Here is something to prepare you for what will be said in the next paragraph. I may be mistaken in what I am saying because I am connecting what is rational and ethical as pretty much the same thing. Dostoyevsky claims that the conclusion of that the underground man came to makes him irrational. Not so much the process by which he gets to the conclusion. Dostoevsky seems to associate what is ethical with what is rational. For example the doctor says it is rational to get treatment because it is in your best interest, and it is ethical for you as an individual to act in your best interest. That is where I get my connection between the rational and the ethical.
I believe that The problem with Dostoevsky's argument for freewill is that he claims that there is only one universal definition of what counts as rational. He claims that working against rationality proves that we have free will. He claims that turning down a liver operation proves that he is not a logic calculator. However he never asks by what standard is he acting irrational. There are many different philosophies that discuss which action are ethical, and which actions are rational. Kant for example says that reason should dictate ethics. He says that we should "act as if the maxim from which you act were to become through your will a universal law". He says that it is rational and ethical to act in a way that is applicable to everybody, and to not act in this way is a violation of the rational, and the ethical. He says that if you do not act in a universal way you violated what reason should tell you. A Hedonist claims that a rational man will maximize pleasure and minimize pain. Among the many philosophies there are many different criteria people have for rational people.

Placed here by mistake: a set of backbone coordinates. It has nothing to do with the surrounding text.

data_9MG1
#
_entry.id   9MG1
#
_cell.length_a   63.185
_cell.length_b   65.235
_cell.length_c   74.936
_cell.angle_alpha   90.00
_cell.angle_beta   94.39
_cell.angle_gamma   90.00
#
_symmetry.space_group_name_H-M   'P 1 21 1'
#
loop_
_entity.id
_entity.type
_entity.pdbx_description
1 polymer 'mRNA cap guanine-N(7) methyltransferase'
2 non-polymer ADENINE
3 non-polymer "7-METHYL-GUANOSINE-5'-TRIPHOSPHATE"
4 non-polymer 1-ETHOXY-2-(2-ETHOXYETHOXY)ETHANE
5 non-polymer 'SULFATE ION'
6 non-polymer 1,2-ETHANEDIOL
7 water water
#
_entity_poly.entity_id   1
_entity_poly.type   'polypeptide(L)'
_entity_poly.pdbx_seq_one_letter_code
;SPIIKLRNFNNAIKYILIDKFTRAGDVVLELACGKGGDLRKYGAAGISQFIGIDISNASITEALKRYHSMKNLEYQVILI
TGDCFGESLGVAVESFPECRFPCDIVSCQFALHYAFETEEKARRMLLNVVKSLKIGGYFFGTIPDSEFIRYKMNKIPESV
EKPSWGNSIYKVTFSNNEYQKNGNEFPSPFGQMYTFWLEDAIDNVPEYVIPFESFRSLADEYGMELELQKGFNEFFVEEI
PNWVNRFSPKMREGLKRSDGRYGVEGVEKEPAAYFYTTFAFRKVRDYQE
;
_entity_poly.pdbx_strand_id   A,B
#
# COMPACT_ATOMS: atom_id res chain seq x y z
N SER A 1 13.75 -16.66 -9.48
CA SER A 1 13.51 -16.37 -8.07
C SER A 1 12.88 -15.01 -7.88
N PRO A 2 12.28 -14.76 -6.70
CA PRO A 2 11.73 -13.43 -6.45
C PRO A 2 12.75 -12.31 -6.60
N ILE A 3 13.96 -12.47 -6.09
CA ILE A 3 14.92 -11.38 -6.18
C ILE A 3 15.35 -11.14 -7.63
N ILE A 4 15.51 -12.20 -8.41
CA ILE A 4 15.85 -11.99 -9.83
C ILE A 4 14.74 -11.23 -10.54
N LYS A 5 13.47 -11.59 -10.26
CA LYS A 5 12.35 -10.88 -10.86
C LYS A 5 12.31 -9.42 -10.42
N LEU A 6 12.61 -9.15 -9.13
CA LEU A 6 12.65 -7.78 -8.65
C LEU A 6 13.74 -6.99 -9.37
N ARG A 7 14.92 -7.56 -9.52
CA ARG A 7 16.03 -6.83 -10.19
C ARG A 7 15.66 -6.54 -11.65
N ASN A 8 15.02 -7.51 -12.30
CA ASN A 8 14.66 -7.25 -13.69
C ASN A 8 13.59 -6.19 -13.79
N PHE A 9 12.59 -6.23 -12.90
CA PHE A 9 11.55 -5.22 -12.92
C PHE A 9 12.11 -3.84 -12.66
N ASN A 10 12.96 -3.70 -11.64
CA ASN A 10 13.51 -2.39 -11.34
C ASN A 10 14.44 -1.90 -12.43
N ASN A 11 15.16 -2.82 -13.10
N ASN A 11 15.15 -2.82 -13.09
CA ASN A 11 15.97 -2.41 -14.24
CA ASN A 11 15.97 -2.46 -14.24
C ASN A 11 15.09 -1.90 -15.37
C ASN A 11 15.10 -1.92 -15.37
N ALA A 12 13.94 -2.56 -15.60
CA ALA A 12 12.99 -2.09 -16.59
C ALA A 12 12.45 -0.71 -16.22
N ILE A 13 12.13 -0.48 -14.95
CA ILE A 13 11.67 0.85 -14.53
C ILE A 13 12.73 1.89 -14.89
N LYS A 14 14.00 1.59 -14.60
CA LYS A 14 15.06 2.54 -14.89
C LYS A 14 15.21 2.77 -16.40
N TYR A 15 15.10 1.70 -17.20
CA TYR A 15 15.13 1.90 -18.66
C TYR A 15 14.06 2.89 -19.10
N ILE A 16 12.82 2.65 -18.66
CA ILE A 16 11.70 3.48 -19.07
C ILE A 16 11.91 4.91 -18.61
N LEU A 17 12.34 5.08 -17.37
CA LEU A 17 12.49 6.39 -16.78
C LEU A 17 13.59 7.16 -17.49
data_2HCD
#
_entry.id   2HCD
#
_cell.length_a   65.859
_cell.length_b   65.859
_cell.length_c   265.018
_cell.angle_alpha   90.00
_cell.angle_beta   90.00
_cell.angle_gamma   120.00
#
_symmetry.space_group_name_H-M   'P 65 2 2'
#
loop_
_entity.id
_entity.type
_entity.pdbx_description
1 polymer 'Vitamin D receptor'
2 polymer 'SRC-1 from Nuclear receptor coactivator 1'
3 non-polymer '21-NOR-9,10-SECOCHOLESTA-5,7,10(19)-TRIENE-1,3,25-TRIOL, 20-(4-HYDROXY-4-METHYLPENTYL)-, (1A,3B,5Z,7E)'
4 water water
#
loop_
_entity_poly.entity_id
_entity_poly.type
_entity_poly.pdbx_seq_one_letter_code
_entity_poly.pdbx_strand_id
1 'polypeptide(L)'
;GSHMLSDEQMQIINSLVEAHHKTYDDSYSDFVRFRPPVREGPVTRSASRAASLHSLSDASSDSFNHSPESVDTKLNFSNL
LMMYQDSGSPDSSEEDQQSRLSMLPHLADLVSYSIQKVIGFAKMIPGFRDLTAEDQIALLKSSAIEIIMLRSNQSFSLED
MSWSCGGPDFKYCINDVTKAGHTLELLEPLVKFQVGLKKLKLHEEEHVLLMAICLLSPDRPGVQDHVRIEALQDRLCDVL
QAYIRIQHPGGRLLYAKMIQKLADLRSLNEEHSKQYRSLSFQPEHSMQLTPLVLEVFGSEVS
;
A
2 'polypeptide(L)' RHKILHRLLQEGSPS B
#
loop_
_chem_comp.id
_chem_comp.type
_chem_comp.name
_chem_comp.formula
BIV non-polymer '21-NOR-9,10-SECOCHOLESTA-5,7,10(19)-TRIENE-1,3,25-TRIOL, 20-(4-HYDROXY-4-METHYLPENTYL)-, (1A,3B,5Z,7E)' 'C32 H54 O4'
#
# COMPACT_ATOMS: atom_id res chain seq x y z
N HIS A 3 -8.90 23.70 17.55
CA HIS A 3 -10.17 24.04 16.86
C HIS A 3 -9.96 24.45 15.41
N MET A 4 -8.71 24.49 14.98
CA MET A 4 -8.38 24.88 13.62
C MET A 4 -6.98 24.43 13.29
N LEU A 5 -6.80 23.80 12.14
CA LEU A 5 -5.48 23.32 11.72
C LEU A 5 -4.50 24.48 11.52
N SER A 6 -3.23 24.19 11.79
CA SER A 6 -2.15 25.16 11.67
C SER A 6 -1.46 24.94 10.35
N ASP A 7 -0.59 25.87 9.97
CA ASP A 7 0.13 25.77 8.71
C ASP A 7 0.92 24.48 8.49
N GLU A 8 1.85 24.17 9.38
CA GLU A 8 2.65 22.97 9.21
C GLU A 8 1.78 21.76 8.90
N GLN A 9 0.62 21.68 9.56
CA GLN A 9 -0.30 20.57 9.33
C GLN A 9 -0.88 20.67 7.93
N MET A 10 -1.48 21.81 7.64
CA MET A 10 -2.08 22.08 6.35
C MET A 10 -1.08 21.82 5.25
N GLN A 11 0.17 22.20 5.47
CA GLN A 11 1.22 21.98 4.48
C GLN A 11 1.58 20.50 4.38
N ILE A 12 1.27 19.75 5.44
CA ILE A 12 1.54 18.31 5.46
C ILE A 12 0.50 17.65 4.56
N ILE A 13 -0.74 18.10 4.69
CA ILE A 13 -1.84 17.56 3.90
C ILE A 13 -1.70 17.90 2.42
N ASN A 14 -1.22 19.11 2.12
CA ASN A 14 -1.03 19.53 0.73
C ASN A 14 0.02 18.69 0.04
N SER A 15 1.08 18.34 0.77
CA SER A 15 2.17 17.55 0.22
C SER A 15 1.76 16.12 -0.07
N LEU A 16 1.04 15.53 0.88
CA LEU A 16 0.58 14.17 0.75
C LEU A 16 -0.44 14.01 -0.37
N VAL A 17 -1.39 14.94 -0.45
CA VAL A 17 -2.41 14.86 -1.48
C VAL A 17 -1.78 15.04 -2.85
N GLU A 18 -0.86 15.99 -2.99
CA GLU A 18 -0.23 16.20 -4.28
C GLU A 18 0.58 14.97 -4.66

I am asking by what standard is the underground man acting irrationally? Is what is rational defined by what benefits a person as an individual? Is what is rational defined by what can be applied to everyone universally like Kant said? To Kant you are not using reason if you decide to live like a hedonist. To a hedonist the same thing can be said about kant. I make say these things to demonstrate that many different philosophies have their own idea of what is rational.
The underground man Dostoevsky discusses is not acting irrationally and thus proving his free will, he merely makes his own version of rationality. He decided that he was going to take the doctor’s version of rationality and do the exact opposite.He made a rational idea that says it is ethical he should do the opposite of whatever the doctor says will help him, so as to prove he has free will because he did not have to follow the other guys rational idea. He still used logic to come to his conclusion. The underground man still acts rationally; It is just by his own definition. Using this new definition of reason he concludes that his action is ethical because it will make him think he has freewill. I think if you agree with me that the underground man had his own definition of reason, then the argument for whether or not someone has freewill completely changes.Hopefully you comments will help me iron out my argument.